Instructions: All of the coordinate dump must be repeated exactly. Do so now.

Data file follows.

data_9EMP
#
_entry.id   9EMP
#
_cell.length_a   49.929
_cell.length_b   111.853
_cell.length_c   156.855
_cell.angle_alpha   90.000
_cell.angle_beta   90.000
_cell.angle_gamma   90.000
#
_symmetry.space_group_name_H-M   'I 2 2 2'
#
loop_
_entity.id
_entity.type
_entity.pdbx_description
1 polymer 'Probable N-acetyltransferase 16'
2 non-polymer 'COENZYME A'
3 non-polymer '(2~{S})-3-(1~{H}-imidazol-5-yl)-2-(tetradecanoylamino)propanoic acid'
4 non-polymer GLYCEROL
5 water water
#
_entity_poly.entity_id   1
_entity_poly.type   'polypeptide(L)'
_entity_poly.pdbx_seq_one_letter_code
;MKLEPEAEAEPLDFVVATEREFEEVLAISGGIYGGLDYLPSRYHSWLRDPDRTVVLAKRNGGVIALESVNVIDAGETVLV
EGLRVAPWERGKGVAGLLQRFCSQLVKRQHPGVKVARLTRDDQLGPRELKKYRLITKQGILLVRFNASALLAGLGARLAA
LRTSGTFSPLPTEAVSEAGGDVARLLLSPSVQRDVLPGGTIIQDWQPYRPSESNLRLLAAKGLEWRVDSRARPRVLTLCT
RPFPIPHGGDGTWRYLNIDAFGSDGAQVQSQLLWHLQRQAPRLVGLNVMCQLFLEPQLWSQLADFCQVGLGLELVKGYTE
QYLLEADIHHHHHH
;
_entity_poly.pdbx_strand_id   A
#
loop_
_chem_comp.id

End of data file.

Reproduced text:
data_9EMP
#
_entry.id   9EMP
#
_cell.length_a   49.929
_cell.length_b   111.853
_cell.length_c   156.855
_cell.angle_alpha   90.000
_cell.angle_beta   90.000
_cell.angle_gamma   90.000
#
_symmetry.space_group_name_H-M   'I 2 2 2'
#
loop_
_entity.id
_entity.type
_entity.pdbx_description
1 polymer 'Probable N-acetyltransferase 16'
2 non-polymer 'COENZYME A'
3 non-polymer '(2~{S})-3-(1~{H}-imidazol-5-yl)-2-(tetradecanoylamino)propanoic acid'
4 non-polymer GLYCEROL
5 water water
#
_entity_poly.entity_id   1
_entity_poly.type   'polypeptide(L)'
_entity_poly.pdbx_seq_one_letter_code
;MKLEPEAEAEPLDFVVATEREFEEVLAISGGIYGGLDYLPSRYHSWLRDPDRTVVLAKRNGGVIALESVNVIDAGETVLV
EGLRVAPWERGKGVAGLLQRFCSQLVKRQHPGVKVARLTRDDQLGPRELKKYRLITKQGILLVRFNASALLAGLGARLAA
LRTSGTFSPLPTEAVSEAGGDVARLLLSPSVQRDVLPGGTIIQDWQPYRPSESNLRLLAAKGLEWRVDSRARPRVLTLCT
RPFPIPHGGDGTWRYLNIDAFGSDGAQVQSQLLWHLQRQAPRLVGLNVMCQLFLEPQLWSQLADFCQVGLGLELVKGYTE
QYLLEADIHHHHHH
;
_entity_poly.pdbx_strand_id   A
#
loop_
_chem_comp.id